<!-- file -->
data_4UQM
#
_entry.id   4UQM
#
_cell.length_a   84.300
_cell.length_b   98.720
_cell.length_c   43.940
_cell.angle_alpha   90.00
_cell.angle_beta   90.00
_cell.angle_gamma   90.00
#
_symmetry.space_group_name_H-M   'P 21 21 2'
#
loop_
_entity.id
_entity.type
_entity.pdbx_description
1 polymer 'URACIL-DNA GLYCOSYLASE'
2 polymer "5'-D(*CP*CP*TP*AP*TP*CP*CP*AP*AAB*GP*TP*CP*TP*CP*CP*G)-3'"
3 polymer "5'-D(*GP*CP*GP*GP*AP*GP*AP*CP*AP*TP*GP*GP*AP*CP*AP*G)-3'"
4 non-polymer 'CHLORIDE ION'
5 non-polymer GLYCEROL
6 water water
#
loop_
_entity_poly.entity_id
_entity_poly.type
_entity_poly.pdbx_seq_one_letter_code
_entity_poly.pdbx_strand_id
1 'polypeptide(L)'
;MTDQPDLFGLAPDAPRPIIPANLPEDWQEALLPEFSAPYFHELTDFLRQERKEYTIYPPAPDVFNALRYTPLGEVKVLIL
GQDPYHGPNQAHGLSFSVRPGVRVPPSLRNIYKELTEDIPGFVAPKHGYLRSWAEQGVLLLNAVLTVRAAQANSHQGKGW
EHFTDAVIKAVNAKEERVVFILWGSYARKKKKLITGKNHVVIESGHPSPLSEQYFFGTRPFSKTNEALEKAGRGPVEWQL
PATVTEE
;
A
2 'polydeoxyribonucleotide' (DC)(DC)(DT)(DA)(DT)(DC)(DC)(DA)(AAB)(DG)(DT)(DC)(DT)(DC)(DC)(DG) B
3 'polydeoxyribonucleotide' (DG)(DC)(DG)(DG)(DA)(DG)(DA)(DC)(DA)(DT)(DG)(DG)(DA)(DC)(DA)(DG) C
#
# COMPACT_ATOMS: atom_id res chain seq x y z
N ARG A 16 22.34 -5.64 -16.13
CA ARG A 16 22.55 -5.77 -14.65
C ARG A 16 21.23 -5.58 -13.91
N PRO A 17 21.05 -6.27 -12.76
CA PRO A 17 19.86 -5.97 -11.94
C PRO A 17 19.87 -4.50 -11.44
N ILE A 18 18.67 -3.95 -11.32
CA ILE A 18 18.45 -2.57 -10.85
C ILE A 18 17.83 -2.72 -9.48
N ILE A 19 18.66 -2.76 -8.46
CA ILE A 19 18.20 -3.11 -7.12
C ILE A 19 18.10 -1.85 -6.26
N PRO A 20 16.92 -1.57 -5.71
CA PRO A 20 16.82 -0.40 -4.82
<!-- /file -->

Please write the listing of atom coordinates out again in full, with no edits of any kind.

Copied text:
data_4UQM
#
_entry.id   4UQM
#
_cell.length_a   84.300
_cell.length_b   98.720
_cell.length_c   43.940
_cell.angle_alpha   90.00
_cell.angle_beta   90.00
_cell.angle_gamma   90.00
#
_symmetry.space_group_name_H-M   'P 21 21 2'
#
loop_
_entity.id
_entity.type
_entity.pdbx_description
1 polymer 'URACIL-DNA GLYCOSYLASE'
2 polymer "5'-D(*CP*CP*TP*AP*TP*CP*CP*AP*AAB*GP*TP*CP*TP*CP*CP*G)-3'"
3 polymer "5'-D(*GP*CP*GP*GP*AP*GP*AP*CP*AP*TP*GP*GP*AP*CP*AP*G)-3'"
4 non-polymer 'CHLORIDE ION'
5 non-polymer GLYCEROL
6 water water
#
loop_
_entity_poly.entity_id
_entity_poly.type
_entity_poly.pdbx_seq_one_letter_code
_entity_poly.pdbx_strand_id
1 'polypeptide(L)'
;MTDQPDLFGLAPDAPRPIIPANLPEDWQEALLPEFSAPYFHELTDFLRQERKEYTIYPPAPDVFNALRYTPLGEVKVLIL
GQDPYHGPNQAHGLSFSVRPGVRVPPSLRNIYKELTEDIPGFVAPKHGYLRSWAEQGVLLLNAVLTVRAAQANSHQGKGW
EHFTDAVIKAVNAKEERVVFILWGSYARKKKKLITGKNHVVIESGHPSPLSEQYFFGTRPFSKTNEALEKAGRGPVEWQL
PATVTEE
;
A
2 'polydeoxyribonucleotide' (DC)(DC)(DT)(DA)(DT)(DC)(DC)(DA)(AAB)(DG)(DT)(DC)(DT)(DC)(DC)(DG) B
3 'polydeoxyribonucleotide' (DG)(DC)(DG)(DG)(DA)(DG)(DA)(DC)(DA)(DT)(DG)(DG)(DA)(DC)(DA)(DG) C
#
# COMPACT_ATOMS: atom_id res chain seq x y z
N ARG A 16 22.34 -5.64 -16.13
CA ARG A 16 22.55 -5.77 -14.65
C ARG A 16 21.23 -5.58 -13.91
N PRO A 17 21.05 -6.27 -12.76
CA PRO A 17 19.86 -5.97 -11.94
C PRO A 17 19.87 -4.50 -11.44
N ILE A 18 18.67 -3.95 -11.32
CA ILE A 18 18.45 -2.57 -10.85
C ILE A 18 17.83 -2.72 -9.48
N ILE A 19 18.66 -2.76 -8.46
CA ILE A 19 18.20 -3.11 -7.12
C ILE A 19 18.10 -1.85 -6.26
N PRO A 20 16.92 -1.57 -5.71
CA PRO A 20 16.82 -0.40 -4.82